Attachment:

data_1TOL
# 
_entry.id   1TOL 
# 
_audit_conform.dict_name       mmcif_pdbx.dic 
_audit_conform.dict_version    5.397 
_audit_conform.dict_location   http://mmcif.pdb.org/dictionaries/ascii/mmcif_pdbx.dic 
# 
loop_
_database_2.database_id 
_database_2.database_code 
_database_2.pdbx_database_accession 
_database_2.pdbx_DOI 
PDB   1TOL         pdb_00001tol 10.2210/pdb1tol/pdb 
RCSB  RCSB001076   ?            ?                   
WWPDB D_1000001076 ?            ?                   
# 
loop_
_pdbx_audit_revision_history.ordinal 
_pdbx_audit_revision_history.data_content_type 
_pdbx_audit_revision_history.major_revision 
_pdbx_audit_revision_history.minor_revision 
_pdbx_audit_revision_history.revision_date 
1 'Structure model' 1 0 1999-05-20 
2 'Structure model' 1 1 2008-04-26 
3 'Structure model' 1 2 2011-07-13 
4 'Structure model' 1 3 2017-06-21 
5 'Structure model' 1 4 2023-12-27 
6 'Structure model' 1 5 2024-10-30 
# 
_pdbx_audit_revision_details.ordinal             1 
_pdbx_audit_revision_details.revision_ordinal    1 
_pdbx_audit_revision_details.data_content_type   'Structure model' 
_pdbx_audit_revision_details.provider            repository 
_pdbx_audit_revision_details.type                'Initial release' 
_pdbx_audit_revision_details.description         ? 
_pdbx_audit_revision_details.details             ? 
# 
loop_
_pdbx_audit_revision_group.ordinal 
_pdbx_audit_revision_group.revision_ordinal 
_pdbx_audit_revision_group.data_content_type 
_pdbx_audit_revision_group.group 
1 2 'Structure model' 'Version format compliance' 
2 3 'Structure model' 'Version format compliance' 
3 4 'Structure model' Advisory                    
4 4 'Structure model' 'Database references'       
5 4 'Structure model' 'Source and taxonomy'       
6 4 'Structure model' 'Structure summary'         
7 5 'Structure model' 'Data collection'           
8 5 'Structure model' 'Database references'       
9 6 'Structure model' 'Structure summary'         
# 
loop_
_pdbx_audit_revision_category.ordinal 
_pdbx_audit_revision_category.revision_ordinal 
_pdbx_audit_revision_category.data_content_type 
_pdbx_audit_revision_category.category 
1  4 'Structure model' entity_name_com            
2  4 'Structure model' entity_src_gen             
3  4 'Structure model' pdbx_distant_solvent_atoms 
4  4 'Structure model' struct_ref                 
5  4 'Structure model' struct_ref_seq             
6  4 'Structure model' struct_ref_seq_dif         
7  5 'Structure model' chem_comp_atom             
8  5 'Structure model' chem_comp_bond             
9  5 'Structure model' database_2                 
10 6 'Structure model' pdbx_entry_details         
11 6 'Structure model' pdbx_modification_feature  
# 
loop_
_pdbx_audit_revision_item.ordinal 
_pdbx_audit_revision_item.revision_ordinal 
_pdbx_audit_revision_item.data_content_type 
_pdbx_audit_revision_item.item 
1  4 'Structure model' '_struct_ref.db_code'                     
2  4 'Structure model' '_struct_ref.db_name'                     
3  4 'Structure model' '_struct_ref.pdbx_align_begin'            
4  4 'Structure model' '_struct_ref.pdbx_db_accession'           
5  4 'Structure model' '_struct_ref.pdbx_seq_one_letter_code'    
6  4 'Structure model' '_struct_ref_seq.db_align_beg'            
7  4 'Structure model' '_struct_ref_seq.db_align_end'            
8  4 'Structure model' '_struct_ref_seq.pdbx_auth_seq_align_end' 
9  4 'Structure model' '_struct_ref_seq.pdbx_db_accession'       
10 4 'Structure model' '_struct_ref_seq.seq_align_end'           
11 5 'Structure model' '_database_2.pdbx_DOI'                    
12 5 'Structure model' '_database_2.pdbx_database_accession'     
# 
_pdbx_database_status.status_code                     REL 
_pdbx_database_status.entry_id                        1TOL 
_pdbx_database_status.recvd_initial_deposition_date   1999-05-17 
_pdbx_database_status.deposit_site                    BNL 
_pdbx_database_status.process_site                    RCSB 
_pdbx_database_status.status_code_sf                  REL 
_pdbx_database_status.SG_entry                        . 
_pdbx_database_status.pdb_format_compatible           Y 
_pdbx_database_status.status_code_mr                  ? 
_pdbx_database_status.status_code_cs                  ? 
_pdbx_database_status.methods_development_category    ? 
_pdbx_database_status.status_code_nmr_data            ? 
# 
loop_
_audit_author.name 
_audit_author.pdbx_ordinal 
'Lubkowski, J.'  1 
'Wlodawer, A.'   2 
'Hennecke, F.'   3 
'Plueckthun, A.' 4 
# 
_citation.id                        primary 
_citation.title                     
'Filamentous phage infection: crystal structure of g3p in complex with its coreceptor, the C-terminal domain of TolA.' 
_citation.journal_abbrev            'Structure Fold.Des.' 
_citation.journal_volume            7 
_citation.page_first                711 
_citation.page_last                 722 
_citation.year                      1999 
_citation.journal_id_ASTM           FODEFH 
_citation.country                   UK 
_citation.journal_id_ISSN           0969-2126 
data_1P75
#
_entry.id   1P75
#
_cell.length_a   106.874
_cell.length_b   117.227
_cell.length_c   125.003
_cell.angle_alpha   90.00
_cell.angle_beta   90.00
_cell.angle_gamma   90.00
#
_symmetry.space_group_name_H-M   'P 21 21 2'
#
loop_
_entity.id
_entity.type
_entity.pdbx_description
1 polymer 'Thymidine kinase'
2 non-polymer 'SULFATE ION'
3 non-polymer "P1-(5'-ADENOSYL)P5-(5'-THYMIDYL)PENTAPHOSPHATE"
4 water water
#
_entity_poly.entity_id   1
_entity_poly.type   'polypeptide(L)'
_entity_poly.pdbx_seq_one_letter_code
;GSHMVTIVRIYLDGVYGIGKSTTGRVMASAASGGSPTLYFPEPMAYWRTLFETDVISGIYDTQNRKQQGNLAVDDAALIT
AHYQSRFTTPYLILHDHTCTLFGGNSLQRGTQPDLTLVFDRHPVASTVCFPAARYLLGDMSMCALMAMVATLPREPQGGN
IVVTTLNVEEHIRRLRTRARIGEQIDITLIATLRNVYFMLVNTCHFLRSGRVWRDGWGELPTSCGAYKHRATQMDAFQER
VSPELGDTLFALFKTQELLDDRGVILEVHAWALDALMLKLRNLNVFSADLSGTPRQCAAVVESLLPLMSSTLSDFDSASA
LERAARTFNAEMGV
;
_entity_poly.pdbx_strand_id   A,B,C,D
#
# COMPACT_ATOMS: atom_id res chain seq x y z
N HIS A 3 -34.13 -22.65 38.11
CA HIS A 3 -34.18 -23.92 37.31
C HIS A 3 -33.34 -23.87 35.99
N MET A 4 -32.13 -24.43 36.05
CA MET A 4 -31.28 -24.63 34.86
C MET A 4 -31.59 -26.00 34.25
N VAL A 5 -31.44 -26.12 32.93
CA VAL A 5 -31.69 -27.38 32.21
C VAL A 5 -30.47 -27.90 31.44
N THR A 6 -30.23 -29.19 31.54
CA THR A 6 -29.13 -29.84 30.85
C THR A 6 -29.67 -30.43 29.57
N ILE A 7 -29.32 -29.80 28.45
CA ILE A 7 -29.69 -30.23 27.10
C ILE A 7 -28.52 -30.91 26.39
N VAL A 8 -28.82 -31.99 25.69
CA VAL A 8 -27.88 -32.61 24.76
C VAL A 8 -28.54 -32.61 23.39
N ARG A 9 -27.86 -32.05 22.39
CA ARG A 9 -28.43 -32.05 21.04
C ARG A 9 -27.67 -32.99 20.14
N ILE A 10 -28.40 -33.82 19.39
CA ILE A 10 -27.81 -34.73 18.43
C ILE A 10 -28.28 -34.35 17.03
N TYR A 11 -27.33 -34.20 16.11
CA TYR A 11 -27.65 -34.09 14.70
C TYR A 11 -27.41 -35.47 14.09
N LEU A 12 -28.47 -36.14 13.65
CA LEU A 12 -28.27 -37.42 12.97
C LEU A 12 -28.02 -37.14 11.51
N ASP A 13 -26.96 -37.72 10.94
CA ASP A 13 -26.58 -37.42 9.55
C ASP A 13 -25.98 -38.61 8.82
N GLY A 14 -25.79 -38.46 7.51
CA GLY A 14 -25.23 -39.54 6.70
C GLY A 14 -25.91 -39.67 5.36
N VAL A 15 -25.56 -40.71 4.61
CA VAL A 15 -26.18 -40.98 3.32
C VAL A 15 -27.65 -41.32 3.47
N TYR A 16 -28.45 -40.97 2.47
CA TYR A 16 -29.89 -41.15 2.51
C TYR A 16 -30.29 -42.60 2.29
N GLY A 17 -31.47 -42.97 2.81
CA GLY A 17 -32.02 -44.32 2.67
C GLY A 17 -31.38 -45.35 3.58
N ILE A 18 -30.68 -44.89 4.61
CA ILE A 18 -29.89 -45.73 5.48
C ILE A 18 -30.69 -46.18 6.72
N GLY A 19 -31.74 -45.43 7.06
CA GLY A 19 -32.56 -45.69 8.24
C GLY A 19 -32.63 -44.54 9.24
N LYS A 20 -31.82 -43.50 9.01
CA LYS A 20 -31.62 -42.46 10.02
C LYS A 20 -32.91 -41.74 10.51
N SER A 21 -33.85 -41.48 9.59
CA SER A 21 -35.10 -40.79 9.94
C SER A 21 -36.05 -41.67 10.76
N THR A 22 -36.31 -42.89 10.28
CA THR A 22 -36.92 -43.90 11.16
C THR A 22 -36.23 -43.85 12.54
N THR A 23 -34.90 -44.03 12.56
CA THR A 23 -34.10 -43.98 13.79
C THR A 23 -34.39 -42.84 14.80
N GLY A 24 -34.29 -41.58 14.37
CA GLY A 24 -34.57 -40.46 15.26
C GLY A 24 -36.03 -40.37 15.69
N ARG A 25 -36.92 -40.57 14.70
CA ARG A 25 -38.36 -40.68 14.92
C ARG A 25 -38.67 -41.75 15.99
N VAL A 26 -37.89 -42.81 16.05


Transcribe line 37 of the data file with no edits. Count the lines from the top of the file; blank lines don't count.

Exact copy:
_pdbx_audit_revision_details.details             ? 